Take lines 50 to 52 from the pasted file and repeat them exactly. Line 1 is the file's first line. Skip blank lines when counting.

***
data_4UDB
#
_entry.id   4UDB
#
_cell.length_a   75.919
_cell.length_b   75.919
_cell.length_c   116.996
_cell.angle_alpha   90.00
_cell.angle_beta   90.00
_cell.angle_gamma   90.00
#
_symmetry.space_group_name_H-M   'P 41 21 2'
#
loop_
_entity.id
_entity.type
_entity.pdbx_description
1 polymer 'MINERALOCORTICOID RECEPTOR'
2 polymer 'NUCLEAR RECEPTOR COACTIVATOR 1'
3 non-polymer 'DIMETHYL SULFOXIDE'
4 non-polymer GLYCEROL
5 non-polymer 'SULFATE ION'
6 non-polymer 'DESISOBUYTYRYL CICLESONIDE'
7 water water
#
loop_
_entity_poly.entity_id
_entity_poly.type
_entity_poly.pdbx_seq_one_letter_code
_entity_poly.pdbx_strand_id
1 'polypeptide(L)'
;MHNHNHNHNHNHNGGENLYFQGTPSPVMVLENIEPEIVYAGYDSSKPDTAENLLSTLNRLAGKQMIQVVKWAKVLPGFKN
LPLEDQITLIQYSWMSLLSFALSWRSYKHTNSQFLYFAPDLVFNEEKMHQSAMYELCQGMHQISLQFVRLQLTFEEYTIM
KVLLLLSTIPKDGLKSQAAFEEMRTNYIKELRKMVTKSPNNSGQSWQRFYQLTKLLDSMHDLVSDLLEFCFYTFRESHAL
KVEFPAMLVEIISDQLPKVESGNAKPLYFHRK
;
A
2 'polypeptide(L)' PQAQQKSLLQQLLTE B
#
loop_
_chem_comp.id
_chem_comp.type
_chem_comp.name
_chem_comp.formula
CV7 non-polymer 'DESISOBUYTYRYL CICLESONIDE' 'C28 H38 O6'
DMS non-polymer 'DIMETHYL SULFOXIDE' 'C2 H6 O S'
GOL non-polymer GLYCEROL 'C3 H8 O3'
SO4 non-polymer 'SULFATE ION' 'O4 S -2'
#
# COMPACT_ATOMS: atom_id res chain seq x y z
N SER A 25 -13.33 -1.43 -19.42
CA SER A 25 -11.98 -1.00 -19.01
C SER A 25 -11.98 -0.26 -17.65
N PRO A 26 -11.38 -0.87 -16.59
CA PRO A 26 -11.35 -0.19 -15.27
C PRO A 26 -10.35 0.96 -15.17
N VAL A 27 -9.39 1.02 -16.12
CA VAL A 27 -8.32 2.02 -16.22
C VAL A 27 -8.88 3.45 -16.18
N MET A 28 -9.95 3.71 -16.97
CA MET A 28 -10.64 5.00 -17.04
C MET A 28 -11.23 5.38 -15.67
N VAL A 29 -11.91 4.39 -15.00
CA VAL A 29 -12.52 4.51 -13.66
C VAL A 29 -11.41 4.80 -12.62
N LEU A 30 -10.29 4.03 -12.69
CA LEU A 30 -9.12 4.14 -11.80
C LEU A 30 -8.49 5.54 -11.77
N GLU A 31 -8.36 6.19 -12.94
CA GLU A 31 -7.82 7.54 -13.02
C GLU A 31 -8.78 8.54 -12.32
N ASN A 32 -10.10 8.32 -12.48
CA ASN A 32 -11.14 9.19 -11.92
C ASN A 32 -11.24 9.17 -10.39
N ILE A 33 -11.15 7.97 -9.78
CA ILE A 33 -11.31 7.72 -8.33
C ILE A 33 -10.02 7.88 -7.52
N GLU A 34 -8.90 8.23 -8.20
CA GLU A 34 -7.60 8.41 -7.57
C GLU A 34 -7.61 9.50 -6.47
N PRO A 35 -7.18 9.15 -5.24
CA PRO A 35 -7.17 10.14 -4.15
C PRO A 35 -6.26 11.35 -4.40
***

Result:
# COMPACT_ATOMS: atom_id res chain seq x y z
N SER A 25 -13.33 -1.43 -19.42
CA SER A 25 -11.98 -1.00 -19.01